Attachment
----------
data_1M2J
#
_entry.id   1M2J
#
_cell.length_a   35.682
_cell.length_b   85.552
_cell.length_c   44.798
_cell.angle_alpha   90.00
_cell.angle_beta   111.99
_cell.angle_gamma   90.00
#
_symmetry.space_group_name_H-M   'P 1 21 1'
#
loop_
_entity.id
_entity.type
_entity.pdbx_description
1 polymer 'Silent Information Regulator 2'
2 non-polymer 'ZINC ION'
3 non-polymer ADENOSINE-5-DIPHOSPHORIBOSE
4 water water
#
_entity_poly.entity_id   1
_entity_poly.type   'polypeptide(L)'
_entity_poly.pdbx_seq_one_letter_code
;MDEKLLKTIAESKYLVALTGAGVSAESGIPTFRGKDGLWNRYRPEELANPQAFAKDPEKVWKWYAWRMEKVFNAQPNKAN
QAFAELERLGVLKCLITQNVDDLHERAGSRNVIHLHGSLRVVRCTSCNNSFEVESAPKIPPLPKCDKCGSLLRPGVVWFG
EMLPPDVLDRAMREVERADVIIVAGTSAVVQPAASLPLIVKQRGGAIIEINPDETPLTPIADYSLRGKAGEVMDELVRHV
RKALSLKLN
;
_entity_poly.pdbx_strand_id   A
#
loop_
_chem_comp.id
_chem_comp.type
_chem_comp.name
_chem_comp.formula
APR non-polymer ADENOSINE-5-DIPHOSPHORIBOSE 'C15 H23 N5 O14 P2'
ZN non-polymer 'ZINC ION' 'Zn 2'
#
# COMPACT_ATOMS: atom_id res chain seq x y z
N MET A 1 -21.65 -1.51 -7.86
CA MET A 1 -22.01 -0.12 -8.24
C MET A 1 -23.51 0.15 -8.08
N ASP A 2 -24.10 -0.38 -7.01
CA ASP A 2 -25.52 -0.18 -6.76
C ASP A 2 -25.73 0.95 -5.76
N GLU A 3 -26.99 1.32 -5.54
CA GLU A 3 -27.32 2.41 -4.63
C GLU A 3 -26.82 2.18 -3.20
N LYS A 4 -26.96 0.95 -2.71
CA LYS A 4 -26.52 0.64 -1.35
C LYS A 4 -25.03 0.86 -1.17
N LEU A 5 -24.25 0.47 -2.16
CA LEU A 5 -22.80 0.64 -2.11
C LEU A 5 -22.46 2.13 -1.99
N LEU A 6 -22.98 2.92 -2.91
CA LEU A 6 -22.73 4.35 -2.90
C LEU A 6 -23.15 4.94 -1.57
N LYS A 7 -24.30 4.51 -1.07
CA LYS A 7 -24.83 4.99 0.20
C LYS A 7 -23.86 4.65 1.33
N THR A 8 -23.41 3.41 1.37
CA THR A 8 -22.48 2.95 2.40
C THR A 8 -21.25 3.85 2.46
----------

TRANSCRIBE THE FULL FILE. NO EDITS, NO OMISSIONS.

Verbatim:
data_1M2J
#
_entry.id   1M2J
#
_cell.length_a   35.682
_cell.length_b   85.552
_cell.length_c   44.798
_cell.angle_alpha   90.00
_cell.angle_beta   111.99
_cell.angle_gamma   90.00
#
_symmetry.space_group_name_H-M   'P 1 21 1'
#
loop_
_entity.id
_entity.type
_entity.pdbx_description
1 polymer 'Silent Information Regulator 2'
2 non-polymer 'ZINC ION'
3 non-polymer ADENOSINE-5-DIPHOSPHORIBOSE
4 water water
#
_entity_poly.entity_id   1
_entity_poly.type   'polypeptide(L)'
_entity_poly.pdbx_seq_one_letter_code
;MDEKLLKTIAESKYLVALTGAGVSAESGIPTFRGKDGLWNRYRPEELANPQAFAKDPEKVWKWYAWRMEKVFNAQPNKAN
QAFAELERLGVLKCLITQNVDDLHERAGSRNVIHLHGSLRVVRCTSCNNSFEVESAPKIPPLPKCDKCGSLLRPGVVWFG
EMLPPDVLDRAMREVERADVIIVAGTSAVVQPAASLPLIVKQRGGAIIEINPDETPLTPIADYSLRGKAGEVMDELVRHV
RKALSLKLN
;
_entity_poly.pdbx_strand_id   A
#
loop_
_chem_comp.id
_chem_comp.type
_chem_comp.name
_chem_comp.formula
APR non-polymer ADENOSINE-5-DIPHOSPHORIBOSE 'C15 H23 N5 O14 P2'
ZN non-polymer 'ZINC ION' 'Zn 2'
#
# COMPACT_ATOMS: atom_id res chain seq x y z
N MET A 1 -21.65 -1.51 -7.86
CA MET A 1 -22.01 -0.12 -8.24
C MET A 1 -23.51 0.15 -8.08
N ASP A 2 -24.10 -0.38 -7.01
CA ASP A 2 -25.52 -0.18 -6.76
C ASP A 2 -25.73 0.95 -5.76
N GLU A 3 -26.99 1.32 -5.54
CA GLU A 3 -27.32 2.41 -4.63
C GLU A 3 -26.82 2.18 -3.20
N LYS A 4 -26.96 0.95 -2.71
CA LYS A 4 -26.52 0.64 -1.35
C LYS A 4 -25.03 0.86 -1.17
N LEU A 5 -24.25 0.47 -2.16
CA LEU A 5 -22.80 0.64 -2.11
C LEU A 5 -22.46 2.13 -1.99
N LEU A 6 -22.98 2.92 -2.91
CA LEU A 6 -22.73 4.35 -2.90
C LEU A 6 -23.15 4.94 -1.57
N LYS A 7 -24.30 4.51 -1.07
CA LYS A 7 -24.83 4.99 0.20
C LYS A 7 -23.86 4.65 1.33
N THR A 8 -23.41 3.41 1.37
CA THR A 8 -22.48 2.95 2.40
C THR A 8 -21.25 3.85 2.46